3 Ways to Embrace the Divine Feminine of Ayurveda

3 Ways to Embrace the Divine Feminine of Ayurveda

One of my favorite topics to discuss with my students is the Divine Feminine of Ayurveda. This is a concept that you may not have heard of or ever contemplated, but it has undoubtedly made an appearance on your Ayurvedic journey. To put it simply, the Divine Feminine of Ayurveda is the ancient wisdom of the body and the cosmos. It reminds us of what we have forgotten and asks us to remember smarna, our ancient knowing. It is deeply connected to nature and awakens an inherent knowing: You are nature. You are already connected to nature.

The Laws of Nature

Often times in our modern society, we have confused scientific opinions, social media, and advertising with the limitless knowledge that lives in our hearts. Instead, feminine form medicine asks us to trust ourselves and our bodies. It's a practice of radical trust, creativity, and insight into ourselves. It asks us to claim our power, our experience, and our understanding of our bodies.

Divine Feminine Ayurveda asks us to trust in our bodies, as they contain the intelligence of the cosmos, the intelligence of nature. This practice asks us to be responsible for ourselves and to find balance through our own resources.

With this self-sovereignty and faith in nature, feminine form medicine stresses the importance of asking "What do I need now?"

This meditation on self-love is the very first step in healing.

Now is the time to remember who we are, find the courage to live from the heart, and awaken the Divine Feminine within ourselves.

maria garre with the moon

Embracing the Divine Feminine in Ayurveda

The following are ideas and suggestions to help you delve deeper into the tradition of the Divine Feminine.

  1. Intentionally cultivate and expand your community. The human atman, or soul, desperately wants to be seen. Not necessarily fixed or saved, but simply witnessed and loved unconditionally. Organize a potluck and extend the invitation to your outer circle of acquaintances, plan a community meeting and get in the habit of regularly volunteering your time to a nonprofit.
  2. Honor your desires—spring is when we are intuitively most attuned to our deepest driving desires. We learn Divine Feminine Ayurveda not through the pre-frontal cortex alone, but through the back of the brain and body as well. This is foundational because it means that we first heal ourselves and learn the healing arts through our own practice of self-love and self-healing. And we find the place within our being that is already balanced, that needs nothing else, and begin the process of healing from there first.
  3. Adaptability as health. The adaptability of our nervous and immune system is directly linked to the strength of our ojas, the subtle energetic honey of our body. Think of ojas as your psychophysical container or shield. When ojas is strong, we have abundant energy, a strong immune system, and can adapt to the ever-changing circumstances of life with ease.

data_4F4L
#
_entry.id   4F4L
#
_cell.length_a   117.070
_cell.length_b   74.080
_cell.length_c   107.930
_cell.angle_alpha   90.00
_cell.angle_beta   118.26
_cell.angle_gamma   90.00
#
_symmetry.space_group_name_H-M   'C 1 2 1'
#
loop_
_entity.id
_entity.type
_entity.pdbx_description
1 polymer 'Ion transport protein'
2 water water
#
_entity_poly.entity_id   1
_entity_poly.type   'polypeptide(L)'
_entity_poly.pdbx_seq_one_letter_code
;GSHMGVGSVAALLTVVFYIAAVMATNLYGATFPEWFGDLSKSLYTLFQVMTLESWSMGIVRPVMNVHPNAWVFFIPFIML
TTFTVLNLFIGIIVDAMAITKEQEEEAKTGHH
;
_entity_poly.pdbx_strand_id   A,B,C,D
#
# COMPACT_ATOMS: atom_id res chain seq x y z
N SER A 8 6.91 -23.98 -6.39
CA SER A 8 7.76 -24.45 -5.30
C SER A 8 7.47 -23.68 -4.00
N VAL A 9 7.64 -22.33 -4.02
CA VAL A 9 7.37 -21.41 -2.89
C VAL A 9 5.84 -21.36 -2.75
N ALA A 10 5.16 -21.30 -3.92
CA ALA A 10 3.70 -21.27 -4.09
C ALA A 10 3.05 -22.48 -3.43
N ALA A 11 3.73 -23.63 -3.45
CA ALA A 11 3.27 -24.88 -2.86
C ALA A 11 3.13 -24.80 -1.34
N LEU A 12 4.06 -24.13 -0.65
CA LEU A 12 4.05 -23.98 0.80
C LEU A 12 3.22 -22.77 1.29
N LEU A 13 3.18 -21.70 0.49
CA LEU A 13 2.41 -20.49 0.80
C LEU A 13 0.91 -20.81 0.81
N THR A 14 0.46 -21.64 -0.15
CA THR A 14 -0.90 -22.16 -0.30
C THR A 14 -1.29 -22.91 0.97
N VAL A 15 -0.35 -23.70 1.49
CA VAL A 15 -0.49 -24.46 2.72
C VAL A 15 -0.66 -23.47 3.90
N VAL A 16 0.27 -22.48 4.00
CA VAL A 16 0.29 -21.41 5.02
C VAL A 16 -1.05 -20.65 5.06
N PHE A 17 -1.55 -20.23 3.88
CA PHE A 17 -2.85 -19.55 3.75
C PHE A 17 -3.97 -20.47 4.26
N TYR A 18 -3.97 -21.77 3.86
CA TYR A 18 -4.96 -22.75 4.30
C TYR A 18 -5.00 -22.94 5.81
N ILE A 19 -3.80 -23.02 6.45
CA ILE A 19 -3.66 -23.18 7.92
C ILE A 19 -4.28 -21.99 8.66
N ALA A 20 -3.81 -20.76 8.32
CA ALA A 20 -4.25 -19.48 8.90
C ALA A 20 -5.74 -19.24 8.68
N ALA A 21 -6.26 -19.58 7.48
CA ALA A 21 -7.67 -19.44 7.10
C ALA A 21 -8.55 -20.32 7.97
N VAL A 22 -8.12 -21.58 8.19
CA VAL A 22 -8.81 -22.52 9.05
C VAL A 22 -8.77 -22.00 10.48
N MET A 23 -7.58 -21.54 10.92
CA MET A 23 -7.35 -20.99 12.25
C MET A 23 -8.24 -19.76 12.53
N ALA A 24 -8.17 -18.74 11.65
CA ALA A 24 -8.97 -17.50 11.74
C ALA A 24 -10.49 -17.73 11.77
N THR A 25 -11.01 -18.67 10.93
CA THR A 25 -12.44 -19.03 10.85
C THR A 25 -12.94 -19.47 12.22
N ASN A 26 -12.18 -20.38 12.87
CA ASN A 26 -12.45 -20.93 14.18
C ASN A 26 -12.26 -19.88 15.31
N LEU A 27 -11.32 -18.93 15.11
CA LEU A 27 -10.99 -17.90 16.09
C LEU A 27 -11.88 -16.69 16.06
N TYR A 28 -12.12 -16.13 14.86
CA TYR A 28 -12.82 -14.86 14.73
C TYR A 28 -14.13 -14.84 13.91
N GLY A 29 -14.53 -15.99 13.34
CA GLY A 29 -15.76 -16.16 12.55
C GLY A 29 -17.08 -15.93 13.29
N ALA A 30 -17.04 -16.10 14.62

My go-to super ojas building plant is Shatavari (Asparagus racemosus). It's a staple in my kitchen and I always recommend that students on the path of Ayurveda befriend this unctuous plant. Shatavari builds the tissues and fluids of the body. It's a nutritive tonic, powerful adaptogen, and a wonderful demulcent for vata-type bodies that struggle to retain water. It's especially recommended for supporting the regulation and rejuvenation of the female reproductive system. To stay hydrated, strong, and lubricated, use shatavari to make a tea. Let it steep as long as you like (a whole day even!) and then sip it warm, little by little, throughout the day.

A Practice for Connecting with Your Deeper Self

For 40 days, first thing every morning, write down your dreams. This may seem like it's asking a lot, but the more you practice this the more you will remember from your dreams. My beloved Ayurveda teacher, Dr. Vasant Lad, explains in the Shakti Ayurveda School textbook:

"Dreams are a discharge of the nerve cells, the drainage of incomplete thoughts, actions, and feelings. In a dream, you finish unfinished business and the brain is able to restore order.”

According to Ayurveda, dreams are classified as vata, pitta, or kapha. Vata dreams are very active, and can include flying, death, autumn, and are sometimes fearful. Pitta dreams are often fiery, and can include the feeling of having arrived too late, being embarrassed, problem solving, and summer. Kapha dreams are often romantic, including things like doing something slowly, eating, and spring or winter.

Many times, studying our dreams gives us a window into the subconscious, showing us our deepest anxieties and highest dreams.

Honor Your Ability to Be in Balance

Divine Feminine Ayurveda is subtle and understands that there is no ideal health—that the mind-body complex is never in perfect balance, but always in flux. When we study shakti, or life force, we see that it is always shifting and changing. For that reason, it is not reaching for a standard of perfection, but instead concentrating on our own resources of adaptability. Feminine form medicine understands health as our ability to adapt to the changing environment and circumstances of our lives.



1 “Chapter Five Dhātus.” Textbook of Ayurveda, by Vasant Lad, Ayurvedic Press, 2002, pp. 161–162.